Referring now to FIG. 2, a more detailed block diagram is shown of exemplary portions of the management server 102 for performing programmable event driven management processing and as it operates in conjunction with the client system 106. The management server 102 includes an executable component store 202, a construction editor 204, a construction store 206 for permanently storing constructions, an initializer 208, and an automation engine (AE) 210. The AE 210 includes an active construction store 211 and an interconnect engine 212. The active construction store 211 is a memory such as a random access memory (RAM) or the like. An executable component is a software module that performs a basic function or arbitrary processing and that allows its input and output parameters to be discovered by another program without compiling or otherwise processing the module (i.e., "self describing"). One or more predetermined executable components are stored in the executable component library or store 202 and are accessible by a software program, such as the construction editor 204, to form collections of one or more executable components called "constructions." Once an executable component is defined and compiled, instances of the executable components are copied and used in the constructions. This provides an advantage in that executable components do not have to be recompiled to create new constructions. The construction editor 204 accesses the executable component store 202 and accepts input commands that specify and define a relationship between the executable components that constitute the construction being assembled. These commands can be supplied by a human operator, a batch command file, or any other suitable method.

Each construction is executed to perform one or more basic functions to perform a management operation. Constructions are designed to take specific actions in response to management events or "events" that occur on the network. For example, upon power up or initialization, the initializer 208 performs operations required for the execution of the AE 210 and to enable the management server 102 to begin operation. The initializer 208 loads a copy of the constructions stored in the construction store 206 into the active construction store 211 and creates an initialization event called "init event." At least one construction loaded into the active construction store 211 is registered to listen for "init event" and respondingly initializes and starts an HTTP server 224, a server net event handler (SNEH) 226, and other processes to initialize the system. Finally, the interconnect engine 212 handles the flow of all events of the management server 102 during operation.

An event is responsible for providing information about something related to the network that should be done or something network related that has happened. It is similar in concept to a windows message in Win32. The interconnect engine 212 is responsible for dispatching events that are generated to the constructions. A construction, which includes a listener of events, is made up of many executable components coupled or otherwise interfaced together to perform one management function or a portion of a management function upon receipt of an event from the interconnect engine 212.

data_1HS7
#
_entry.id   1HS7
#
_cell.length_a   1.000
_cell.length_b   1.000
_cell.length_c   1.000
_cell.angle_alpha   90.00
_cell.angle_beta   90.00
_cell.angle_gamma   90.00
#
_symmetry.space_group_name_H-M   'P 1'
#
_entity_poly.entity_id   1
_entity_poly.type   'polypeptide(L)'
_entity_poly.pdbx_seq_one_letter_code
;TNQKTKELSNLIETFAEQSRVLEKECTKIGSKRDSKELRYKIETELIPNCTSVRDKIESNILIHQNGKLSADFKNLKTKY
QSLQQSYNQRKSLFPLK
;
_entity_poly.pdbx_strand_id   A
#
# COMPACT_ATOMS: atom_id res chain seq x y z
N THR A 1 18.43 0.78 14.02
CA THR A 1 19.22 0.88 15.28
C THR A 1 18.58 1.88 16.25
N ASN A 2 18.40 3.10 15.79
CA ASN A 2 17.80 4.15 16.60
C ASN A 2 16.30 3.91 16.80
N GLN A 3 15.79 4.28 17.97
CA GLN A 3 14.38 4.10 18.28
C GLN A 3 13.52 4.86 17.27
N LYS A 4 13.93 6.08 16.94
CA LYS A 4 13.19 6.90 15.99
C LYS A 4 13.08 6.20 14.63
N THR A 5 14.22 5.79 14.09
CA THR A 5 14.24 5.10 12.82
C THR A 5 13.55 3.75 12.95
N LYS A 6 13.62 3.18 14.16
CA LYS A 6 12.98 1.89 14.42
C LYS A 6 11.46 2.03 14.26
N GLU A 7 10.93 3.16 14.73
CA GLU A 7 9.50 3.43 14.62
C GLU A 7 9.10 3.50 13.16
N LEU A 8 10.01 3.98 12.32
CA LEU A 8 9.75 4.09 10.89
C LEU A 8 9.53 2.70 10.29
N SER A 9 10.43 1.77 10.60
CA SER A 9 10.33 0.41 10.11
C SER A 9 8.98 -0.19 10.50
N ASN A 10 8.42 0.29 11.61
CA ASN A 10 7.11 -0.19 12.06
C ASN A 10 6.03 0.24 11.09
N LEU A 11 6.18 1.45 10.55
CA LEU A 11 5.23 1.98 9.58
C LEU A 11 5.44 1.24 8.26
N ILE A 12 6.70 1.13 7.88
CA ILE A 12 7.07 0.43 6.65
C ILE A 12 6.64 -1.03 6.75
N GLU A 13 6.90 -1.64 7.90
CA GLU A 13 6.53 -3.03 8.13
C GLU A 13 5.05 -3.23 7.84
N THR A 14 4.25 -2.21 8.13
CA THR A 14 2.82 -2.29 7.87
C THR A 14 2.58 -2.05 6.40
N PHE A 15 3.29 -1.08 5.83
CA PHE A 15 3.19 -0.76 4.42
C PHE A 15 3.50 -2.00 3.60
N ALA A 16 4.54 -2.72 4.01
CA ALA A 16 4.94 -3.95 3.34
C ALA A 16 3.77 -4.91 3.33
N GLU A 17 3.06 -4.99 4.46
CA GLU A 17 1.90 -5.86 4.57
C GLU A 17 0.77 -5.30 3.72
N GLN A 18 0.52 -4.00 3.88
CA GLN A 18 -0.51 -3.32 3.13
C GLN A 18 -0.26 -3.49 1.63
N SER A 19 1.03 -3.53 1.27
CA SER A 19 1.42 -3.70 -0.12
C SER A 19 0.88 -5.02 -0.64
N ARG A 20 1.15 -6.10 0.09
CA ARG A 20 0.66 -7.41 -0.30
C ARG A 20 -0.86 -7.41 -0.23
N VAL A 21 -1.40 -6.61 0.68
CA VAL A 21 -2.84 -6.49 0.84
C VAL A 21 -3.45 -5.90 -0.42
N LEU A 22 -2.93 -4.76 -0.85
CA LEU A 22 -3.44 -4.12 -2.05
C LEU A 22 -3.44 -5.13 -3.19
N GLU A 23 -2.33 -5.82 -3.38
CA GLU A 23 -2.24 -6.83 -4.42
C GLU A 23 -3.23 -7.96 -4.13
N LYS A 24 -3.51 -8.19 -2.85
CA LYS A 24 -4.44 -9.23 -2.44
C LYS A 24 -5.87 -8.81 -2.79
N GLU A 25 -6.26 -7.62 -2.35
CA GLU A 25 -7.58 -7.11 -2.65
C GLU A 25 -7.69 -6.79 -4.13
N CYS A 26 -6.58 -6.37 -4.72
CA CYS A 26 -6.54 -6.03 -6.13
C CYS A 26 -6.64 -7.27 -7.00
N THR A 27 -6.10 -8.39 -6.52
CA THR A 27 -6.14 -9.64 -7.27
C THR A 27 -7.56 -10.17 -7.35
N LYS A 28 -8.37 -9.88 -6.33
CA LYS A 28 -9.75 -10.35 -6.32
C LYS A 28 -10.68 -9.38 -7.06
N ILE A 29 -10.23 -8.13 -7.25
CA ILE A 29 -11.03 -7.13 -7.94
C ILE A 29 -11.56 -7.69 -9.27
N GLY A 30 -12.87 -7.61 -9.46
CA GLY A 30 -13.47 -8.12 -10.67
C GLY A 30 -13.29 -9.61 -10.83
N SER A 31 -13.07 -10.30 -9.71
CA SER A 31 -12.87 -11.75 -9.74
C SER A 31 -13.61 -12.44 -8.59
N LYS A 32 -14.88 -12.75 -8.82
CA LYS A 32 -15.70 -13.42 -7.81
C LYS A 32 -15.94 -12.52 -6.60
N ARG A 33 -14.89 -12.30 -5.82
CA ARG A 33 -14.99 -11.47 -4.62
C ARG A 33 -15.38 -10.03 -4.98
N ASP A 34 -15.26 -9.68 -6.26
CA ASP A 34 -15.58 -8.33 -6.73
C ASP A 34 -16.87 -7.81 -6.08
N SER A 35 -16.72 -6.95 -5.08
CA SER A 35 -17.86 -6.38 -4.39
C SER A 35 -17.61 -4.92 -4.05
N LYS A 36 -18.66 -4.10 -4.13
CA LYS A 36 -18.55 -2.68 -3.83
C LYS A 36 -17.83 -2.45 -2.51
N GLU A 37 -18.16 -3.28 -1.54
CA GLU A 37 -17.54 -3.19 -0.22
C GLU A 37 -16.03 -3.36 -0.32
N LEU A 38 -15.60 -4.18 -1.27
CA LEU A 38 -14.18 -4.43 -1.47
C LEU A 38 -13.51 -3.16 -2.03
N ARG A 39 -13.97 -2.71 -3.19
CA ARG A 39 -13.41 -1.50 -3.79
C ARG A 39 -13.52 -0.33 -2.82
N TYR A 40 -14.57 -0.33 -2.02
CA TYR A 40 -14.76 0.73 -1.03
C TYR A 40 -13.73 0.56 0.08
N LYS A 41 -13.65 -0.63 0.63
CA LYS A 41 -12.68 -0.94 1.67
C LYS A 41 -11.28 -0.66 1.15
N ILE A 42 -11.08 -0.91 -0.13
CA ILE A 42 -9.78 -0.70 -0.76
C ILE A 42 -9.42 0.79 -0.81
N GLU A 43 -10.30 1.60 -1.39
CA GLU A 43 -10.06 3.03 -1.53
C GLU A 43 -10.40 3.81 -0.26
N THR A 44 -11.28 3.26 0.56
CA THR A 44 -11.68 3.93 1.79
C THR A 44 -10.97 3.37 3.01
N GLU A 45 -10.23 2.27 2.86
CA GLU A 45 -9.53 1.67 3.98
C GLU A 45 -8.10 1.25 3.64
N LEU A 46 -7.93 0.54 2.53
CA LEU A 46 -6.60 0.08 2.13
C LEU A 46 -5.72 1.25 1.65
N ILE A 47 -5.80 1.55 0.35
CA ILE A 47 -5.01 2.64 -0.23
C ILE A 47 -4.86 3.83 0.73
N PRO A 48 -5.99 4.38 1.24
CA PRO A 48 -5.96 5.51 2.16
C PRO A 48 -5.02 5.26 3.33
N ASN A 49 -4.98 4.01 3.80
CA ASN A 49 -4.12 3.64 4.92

In the embodiment shown, the client system 106 communicates with the management server 102 through a Java applet 220 and a client net event handler (CNEH) 222. The management server 102 includes the HTTP server 224 and the SNEH 226 that are communicatively coupled to the CNEH 222 of the client system 106 via a network link 230. The network link 230 may comprise or be based upon any type of network architecture or technology, such as Ethernet and may incorporate any type of network topology such as an intranet, part of the Internet, etc. The SNEH 226 is the point at which any device, including the client system 106, communicates with the interconnect engine 212 of the management server 102 and is the access point through which the flow of all events is channeled.

FIG. 3 is a block diagram of the AE 210 including the interconnect engine 212 that is responsible for connecting together events with constructions or "listeners" 302 of the events. In the embodiment of FIG. 3, the interconnect engine 212 receives an event signal or notification, either externally or from a construction 302, and relays the event to the appropriate one of the constructions 302. The interconnect engine 212 determines which construction 302 to relay the particular event to based on registration information that has been recorded in the interconnect engine 212. The interconnect engine 212 includes event detection logic for registering to receive events using interconnection logic and also passes those events to the proper constructions based on the registration information. Further, the event detection logic includes a server interface for interfacing with the network and a server event handler, coupled to the server interface and the interconnection logic, that routes event notifications received by the server interface to the interconnection logic. Thus, an event cycle is supported in which the interconnect engine 212 receives an event (either externally or internally) and then determines which destination construction(s) to send the event. Next, the construction(s) may generate an internal event and the internal event is passed back to the interconnect engine 212 to begin a new cycle. This cycle is repeated as necessary for the particular management operations of the system. The SNEH 226 registers as an event forwarder and receives events for which no listener has registered.

Such unregistered events include net events received and transmitted via the HTTP server 224.